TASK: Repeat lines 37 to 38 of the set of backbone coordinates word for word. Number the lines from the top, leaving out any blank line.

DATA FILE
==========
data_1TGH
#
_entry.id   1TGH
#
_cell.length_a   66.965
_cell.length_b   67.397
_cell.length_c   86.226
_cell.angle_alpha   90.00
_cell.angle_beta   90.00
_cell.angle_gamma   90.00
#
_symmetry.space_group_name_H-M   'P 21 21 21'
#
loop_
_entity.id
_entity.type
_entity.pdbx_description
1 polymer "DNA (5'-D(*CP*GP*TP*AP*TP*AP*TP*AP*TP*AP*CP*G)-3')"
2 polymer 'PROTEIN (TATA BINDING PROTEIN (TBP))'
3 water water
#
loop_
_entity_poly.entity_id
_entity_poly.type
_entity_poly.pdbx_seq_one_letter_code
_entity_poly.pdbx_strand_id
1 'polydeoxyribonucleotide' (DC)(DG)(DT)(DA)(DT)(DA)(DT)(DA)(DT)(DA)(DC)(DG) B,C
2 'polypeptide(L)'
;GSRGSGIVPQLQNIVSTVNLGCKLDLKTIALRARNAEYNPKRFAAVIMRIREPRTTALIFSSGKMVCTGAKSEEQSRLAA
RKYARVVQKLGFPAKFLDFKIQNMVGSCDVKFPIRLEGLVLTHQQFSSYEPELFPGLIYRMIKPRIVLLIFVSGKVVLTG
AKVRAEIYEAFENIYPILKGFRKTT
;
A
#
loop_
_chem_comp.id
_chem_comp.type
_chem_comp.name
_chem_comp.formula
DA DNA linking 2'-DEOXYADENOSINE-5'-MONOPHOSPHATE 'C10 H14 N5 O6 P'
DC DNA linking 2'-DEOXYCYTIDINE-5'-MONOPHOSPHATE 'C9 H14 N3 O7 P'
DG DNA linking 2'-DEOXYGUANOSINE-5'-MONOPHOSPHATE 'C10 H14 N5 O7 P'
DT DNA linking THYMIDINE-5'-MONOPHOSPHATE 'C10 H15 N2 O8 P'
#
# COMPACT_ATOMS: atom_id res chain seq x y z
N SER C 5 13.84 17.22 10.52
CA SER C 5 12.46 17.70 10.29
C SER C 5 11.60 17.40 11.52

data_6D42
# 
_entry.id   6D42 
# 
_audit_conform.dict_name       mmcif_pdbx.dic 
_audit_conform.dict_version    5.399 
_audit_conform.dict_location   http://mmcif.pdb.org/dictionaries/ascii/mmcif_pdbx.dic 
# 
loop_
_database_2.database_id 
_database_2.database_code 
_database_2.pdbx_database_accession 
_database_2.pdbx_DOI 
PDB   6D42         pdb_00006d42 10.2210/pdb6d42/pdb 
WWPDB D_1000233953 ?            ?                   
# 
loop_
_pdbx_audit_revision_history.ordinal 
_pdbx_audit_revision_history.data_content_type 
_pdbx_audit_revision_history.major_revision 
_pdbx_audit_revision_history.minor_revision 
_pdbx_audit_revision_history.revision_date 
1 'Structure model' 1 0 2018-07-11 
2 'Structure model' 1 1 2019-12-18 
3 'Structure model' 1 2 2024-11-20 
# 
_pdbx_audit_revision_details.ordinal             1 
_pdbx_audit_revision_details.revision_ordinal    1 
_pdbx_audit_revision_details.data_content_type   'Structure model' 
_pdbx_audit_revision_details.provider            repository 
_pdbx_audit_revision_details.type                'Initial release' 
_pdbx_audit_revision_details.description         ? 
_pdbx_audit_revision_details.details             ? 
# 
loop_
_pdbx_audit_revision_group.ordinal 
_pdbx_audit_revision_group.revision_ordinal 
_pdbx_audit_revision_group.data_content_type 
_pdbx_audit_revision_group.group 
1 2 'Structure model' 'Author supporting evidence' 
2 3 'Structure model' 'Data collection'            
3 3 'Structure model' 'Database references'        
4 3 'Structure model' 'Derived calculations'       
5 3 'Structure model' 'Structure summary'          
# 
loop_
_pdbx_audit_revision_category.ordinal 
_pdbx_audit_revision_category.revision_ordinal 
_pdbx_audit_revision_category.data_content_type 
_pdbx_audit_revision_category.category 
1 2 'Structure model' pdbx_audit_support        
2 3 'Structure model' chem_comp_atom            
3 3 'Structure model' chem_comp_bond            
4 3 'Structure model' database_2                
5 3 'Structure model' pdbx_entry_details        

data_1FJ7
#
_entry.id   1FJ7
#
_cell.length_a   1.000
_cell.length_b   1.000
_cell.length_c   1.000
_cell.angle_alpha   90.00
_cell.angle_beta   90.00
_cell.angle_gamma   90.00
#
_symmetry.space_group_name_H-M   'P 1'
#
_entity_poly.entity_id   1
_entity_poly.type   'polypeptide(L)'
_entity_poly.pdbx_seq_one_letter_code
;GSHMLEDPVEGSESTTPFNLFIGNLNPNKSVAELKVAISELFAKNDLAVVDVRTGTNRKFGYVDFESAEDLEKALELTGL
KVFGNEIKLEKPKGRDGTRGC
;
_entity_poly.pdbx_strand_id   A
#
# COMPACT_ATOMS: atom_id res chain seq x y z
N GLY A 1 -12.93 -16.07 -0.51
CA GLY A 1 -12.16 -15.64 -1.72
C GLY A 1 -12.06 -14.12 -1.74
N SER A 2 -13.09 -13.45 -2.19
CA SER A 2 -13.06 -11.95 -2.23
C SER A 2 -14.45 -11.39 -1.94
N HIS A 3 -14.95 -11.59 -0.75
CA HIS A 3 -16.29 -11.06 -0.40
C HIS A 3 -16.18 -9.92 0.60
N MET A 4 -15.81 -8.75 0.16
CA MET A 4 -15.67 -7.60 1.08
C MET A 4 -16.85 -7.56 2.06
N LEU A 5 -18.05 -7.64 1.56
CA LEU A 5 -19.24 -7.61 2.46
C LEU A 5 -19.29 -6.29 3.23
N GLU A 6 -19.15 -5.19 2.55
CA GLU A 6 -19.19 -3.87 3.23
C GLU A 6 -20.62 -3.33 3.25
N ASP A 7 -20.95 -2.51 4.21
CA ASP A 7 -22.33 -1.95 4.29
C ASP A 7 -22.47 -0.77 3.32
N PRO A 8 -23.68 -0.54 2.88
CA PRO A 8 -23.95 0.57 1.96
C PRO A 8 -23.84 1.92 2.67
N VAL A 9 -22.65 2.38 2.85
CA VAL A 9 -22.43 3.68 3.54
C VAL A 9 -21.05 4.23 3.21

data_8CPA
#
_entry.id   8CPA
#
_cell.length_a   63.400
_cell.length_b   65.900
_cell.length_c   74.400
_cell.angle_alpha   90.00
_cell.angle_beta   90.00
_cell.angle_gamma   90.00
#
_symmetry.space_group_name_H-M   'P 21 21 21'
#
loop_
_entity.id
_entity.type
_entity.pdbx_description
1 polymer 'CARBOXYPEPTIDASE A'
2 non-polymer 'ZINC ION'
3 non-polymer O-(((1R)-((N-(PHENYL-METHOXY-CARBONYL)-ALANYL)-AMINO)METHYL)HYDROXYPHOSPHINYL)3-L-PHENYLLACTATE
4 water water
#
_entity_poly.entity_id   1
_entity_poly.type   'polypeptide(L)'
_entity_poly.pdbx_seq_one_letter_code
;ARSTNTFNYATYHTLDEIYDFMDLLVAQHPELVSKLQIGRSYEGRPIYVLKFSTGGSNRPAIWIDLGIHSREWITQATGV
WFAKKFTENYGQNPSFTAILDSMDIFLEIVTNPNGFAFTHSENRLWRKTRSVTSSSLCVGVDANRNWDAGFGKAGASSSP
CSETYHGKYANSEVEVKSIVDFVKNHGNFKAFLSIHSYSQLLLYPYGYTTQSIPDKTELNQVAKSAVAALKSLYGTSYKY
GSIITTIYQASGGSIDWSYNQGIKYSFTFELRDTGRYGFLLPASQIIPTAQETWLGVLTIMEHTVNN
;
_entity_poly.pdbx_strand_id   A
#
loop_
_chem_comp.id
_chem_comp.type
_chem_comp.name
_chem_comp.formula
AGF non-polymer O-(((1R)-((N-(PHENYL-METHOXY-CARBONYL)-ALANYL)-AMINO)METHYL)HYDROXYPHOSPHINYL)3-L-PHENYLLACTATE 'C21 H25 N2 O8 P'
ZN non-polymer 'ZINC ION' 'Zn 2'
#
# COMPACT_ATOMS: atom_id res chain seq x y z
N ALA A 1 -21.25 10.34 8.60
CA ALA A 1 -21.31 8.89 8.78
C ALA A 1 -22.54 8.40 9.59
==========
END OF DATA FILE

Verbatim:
_chem_comp.type
_chem_comp.name